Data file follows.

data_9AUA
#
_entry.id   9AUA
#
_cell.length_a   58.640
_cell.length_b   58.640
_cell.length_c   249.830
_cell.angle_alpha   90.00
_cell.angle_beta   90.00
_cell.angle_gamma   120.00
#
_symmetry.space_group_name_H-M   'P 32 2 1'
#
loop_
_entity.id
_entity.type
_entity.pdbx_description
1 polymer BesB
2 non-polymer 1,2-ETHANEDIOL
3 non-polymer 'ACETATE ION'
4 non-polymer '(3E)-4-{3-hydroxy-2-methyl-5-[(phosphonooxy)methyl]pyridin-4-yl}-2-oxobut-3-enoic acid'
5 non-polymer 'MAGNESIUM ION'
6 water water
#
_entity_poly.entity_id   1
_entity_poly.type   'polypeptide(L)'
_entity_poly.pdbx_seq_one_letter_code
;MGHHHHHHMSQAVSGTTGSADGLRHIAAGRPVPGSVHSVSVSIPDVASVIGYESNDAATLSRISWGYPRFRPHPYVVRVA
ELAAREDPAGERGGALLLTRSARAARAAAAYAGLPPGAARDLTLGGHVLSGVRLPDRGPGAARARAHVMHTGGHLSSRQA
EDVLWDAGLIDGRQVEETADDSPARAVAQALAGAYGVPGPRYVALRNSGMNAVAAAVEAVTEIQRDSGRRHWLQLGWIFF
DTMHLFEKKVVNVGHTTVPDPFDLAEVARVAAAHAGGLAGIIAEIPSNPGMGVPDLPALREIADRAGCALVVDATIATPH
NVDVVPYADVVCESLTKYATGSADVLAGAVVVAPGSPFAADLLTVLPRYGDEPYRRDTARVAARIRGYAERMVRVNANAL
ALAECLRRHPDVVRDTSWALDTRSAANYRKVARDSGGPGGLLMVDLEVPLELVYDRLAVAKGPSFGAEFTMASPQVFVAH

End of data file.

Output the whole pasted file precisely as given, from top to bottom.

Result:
data_9AUA
#
_entry.id   9AUA
#
_cell.length_a   58.640
_cell.length_b   58.640
_cell.length_c   249.830
_cell.angle_alpha   90.00
_cell.angle_beta   90.00
_cell.angle_gamma   120.00
#
_symmetry.space_group_name_H-M   'P 32 2 1'
#
loop_
_entity.id
_entity.type
_entity.pdbx_description
1 polymer BesB
2 non-polymer 1,2-ETHANEDIOL
3 non-polymer 'ACETATE ION'
4 non-polymer '(3E)-4-{3-hydroxy-2-methyl-5-[(phosphonooxy)methyl]pyridin-4-yl}-2-oxobut-3-enoic acid'
5 non-polymer 'MAGNESIUM ION'
6 water water
#
_entity_poly.entity_id   1
_entity_poly.type   'polypeptide(L)'
_entity_poly.pdbx_seq_one_letter_code
;MGHHHHHHMSQAVSGTTGSADGLRHIAAGRPVPGSVHSVSVSIPDVASVIGYESNDAATLSRISWGYPRFRPHPYVVRVA
ELAAREDPAGERGGALLLTRSARAARAAAAYAGLPPGAARDLTLGGHVLSGVRLPDRGPGAARARAHVMHTGGHLSSRQA
EDVLWDAGLIDGRQVEETADDSPARAVAQALAGAYGVPGPRYVALRNSGMNAVAAAVEAVTEIQRDSGRRHWLQLGWIFF
DTMHLFEKKVVNVGHTTVPDPFDLAEVARVAAAHAGGLAGIIAEIPSNPGMGVPDLPALREIADRAGCALVVDATIATPH
NVDVVPYADVVCESLTKYATGSADVLAGAVVVAPGSPFAADLLTVLPRYGDEPYRRDTARVAARIRGYAERMVRVNANAL
ALAECLRRHPDVVRDTSWALDTRSAANYRKVARDSGGPGGLLMVDLEVPLELVYDRLAVAKGPSFGAEFTMASPQVFVAH